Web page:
4. That’s what you are. And you see this reflected in

    the oldest stories, that’s the dragon’s myth, you know, you go out into the terrible unknown, beyond what we understand, into the unknwon itself, and you confront the terrible thing that rests there, the terrible eternal predatory monster, and you can do that because that’s what you are like, you are not cowering at home, not frozen into submission, you are out there active, and you can take it on, and as a consequence you can attain something of substantive value, right, and that’s you, the transformation of you, because now you are braver because you have done it, but it is also something now that you have garnered from the potential, and you can bring that back, and you can distribute that into the community. That’s the story of humanity, it is the oldest story we have, and it is correct. There is this idea in Genesis that at the beginning of time there was potential, there was nothing, like the nothing that is there when you wake up in the morning, that’s just the potential of the day, there are all sorts of things that could be, but nothing that is, and then there is a structure, that confronts it. Well that’s you, there you are, the structure that confronts potential. And then there is the personality that you use to confront it. So, in Genesis, the personality is Logos, and it is something like thruthful courage, and communicative ability, all amalgamated, it is something like that. So it is a lesson, it is like, OK, there is the potential, what are you supposed to do with it? Well there you are, ready to confront it. How do you confront it? With truth and courage. And then you transform it into what exists. You take the potential and you transform it into being itself. That’s your job. Dr Jordan B Peterson @jordanbpeterson 12 Rules for Life Tour - Sydney, Australia.
  5. Dr Jordan B Peterson @jordanbpeterson In Genesis, when God does

    this repeatedly, he says something repeatedly. He says, after each day of doing it, “and it was good”. And it is repeated. So it’s like it means something. It is repeated. But what does it mean? If you confront potential with truth and courage then what you produce is good. So that’s a good thing to know, if you want to produce what’s good. Confront the potential with truth and courage and what you produce is good. Great, so that’s a nice thing to know, it is a fundamental ethical axiom, and it is sort of predicated on faith. It is not easy to be courageous, and it is not easy to tell the truth, but the theory is, if you manage both of those in the face of potential, then what you do is you produce out of potential what is good. That’s a theory worth investigating, perhaps for the rest of your life. And then there is a corollary to the story. And the story is, at the end of God’s creation, describing how order emerges from chaos, or being from potential, there is this strange line, which is probably the most important line that’s ever been written in our culture, at the basis of our culture: and that is that men and women are made in the image of god. And what does that mean? Well. If God is that which confronts potential with truth and courage, and makes what is good out of potential, that seems to indicate that we have the same faculty. On a smaller scale perhaps. We are not omniscient, but we are not bloody well nothing. Our conscience is integrally tied into the structure of being in some manner we don’t understand, and it certainly is the case that we take what isn’t and turn it into what is. That’s something. That’s quite the trick we have been able to manage. 12 Rules for Life Tour - Sydney, Australia.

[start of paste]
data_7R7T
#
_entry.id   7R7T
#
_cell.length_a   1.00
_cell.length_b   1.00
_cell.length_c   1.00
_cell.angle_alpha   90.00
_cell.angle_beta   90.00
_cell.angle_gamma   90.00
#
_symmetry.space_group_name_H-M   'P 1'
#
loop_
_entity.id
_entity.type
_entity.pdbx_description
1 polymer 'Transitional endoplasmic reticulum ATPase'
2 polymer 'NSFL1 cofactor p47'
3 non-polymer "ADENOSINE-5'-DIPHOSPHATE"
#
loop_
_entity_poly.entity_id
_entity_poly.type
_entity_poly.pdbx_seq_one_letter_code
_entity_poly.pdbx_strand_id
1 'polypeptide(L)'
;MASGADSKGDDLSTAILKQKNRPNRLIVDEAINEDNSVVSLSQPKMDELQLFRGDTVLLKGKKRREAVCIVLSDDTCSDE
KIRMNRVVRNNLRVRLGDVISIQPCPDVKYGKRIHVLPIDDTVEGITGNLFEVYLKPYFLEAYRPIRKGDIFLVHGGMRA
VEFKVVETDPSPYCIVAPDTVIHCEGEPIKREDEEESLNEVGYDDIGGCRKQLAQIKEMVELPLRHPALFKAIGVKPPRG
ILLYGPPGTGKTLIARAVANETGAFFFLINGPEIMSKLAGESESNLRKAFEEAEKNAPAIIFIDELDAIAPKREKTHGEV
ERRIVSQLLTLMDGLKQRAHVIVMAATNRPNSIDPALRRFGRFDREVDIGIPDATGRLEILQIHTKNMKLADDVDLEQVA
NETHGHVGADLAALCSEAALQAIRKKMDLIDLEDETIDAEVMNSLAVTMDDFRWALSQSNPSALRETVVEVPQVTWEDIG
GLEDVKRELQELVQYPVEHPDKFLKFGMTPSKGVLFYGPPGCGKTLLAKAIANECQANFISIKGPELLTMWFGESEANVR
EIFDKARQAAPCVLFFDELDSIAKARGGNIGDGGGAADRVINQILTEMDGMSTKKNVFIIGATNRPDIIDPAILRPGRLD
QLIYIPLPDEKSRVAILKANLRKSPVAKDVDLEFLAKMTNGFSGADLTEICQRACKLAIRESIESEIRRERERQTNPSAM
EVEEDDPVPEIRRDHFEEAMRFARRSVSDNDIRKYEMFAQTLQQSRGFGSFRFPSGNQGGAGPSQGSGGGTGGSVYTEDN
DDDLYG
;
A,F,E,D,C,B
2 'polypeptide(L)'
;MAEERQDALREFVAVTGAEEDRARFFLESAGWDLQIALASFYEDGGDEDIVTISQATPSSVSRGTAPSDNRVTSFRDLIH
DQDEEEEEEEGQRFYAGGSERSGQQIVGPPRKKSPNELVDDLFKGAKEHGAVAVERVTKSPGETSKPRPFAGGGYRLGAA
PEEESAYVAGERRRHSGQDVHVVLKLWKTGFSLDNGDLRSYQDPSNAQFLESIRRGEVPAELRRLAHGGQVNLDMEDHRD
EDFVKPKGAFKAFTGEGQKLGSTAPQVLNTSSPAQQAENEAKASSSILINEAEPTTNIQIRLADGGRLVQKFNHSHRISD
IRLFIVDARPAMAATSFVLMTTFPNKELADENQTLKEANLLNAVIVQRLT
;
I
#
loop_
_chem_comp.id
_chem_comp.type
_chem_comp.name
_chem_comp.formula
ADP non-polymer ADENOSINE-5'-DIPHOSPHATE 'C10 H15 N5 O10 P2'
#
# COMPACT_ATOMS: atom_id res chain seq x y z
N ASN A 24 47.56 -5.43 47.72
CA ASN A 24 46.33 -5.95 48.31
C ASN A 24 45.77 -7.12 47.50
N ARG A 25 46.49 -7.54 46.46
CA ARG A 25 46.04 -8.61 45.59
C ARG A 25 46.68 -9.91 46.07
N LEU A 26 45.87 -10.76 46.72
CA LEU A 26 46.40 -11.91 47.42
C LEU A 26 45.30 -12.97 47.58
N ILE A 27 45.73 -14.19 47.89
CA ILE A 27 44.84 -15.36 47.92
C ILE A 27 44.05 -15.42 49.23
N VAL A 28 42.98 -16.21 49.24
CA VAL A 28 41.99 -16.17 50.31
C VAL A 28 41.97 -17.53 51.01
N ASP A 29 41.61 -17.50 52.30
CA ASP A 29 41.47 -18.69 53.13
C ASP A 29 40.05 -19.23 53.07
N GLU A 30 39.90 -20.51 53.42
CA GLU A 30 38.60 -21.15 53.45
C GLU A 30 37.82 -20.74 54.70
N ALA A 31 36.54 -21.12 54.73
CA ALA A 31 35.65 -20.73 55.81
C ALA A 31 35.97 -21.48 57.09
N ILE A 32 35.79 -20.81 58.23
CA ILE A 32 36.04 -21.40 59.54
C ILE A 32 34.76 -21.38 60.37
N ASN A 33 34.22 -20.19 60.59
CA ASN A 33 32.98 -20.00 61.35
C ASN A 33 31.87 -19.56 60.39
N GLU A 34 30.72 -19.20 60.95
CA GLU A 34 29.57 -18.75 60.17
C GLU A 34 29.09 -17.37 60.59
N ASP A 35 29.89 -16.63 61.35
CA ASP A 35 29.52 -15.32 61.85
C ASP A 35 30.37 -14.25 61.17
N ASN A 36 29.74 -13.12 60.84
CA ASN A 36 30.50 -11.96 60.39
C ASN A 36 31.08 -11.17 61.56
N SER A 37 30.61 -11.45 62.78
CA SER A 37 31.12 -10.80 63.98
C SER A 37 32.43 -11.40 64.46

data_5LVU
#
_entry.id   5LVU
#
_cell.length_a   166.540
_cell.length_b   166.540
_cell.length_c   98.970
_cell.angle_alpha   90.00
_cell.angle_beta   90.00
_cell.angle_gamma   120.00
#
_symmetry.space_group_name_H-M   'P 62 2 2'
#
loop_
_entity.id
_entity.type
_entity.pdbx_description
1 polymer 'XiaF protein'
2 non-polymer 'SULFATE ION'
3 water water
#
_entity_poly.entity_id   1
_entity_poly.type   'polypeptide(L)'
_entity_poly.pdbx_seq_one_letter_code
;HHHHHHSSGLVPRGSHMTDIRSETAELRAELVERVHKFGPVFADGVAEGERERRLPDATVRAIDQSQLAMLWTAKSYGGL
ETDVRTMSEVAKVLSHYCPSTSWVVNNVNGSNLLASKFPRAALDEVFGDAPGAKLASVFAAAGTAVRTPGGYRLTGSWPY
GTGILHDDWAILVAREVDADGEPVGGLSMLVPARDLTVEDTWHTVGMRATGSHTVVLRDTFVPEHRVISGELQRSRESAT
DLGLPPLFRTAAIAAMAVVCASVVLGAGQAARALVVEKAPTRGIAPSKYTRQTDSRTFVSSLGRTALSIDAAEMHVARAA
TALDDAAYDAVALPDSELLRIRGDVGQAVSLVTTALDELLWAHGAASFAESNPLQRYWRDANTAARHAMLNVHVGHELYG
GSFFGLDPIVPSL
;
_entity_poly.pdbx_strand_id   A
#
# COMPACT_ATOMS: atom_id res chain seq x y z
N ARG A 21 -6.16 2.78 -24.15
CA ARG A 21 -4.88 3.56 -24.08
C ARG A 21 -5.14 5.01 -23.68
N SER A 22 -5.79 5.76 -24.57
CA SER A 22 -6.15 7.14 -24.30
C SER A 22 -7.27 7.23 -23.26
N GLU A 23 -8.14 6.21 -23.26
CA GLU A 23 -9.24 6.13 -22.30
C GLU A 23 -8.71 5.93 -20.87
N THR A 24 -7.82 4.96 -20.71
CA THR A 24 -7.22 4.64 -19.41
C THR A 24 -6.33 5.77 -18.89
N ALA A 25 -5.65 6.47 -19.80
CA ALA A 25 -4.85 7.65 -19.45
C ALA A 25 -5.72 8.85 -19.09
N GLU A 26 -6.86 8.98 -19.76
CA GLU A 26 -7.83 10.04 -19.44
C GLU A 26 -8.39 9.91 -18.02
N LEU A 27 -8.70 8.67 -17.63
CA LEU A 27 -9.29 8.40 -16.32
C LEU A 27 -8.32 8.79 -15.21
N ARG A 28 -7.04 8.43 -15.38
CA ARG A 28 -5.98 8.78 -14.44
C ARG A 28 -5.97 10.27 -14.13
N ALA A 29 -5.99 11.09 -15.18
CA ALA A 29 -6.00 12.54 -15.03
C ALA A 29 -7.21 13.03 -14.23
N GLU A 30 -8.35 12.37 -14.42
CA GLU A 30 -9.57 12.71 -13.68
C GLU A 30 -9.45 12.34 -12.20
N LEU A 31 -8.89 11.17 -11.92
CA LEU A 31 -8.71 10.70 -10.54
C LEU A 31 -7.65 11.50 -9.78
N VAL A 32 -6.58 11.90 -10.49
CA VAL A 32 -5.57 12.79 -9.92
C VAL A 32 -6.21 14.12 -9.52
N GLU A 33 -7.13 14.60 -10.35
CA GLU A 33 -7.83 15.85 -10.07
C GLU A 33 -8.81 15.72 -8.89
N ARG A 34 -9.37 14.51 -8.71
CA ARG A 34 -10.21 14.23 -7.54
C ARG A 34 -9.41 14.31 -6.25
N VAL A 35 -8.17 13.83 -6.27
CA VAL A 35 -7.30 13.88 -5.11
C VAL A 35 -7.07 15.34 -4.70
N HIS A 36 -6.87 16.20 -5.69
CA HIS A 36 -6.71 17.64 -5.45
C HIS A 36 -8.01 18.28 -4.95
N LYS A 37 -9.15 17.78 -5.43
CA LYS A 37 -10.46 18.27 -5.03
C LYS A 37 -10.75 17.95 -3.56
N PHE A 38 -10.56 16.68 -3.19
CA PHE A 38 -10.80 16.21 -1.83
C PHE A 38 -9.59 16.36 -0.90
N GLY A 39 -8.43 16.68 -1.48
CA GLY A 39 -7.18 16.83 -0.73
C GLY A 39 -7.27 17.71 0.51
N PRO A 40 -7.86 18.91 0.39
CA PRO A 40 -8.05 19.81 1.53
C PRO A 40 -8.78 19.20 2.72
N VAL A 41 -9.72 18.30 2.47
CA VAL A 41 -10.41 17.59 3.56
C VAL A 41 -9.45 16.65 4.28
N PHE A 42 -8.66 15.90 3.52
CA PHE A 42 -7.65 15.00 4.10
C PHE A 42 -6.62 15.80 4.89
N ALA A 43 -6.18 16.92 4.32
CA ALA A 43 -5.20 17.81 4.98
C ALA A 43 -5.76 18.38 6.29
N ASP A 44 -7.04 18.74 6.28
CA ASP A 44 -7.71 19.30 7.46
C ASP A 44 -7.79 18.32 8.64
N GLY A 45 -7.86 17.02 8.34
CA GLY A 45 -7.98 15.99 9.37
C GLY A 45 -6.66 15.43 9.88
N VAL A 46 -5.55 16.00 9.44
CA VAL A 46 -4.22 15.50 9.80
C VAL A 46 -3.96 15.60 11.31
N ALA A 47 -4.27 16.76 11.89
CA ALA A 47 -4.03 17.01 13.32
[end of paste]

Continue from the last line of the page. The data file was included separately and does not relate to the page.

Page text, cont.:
6. 12 Rules for Life Tour - Sydney, Australia. Dr Jordan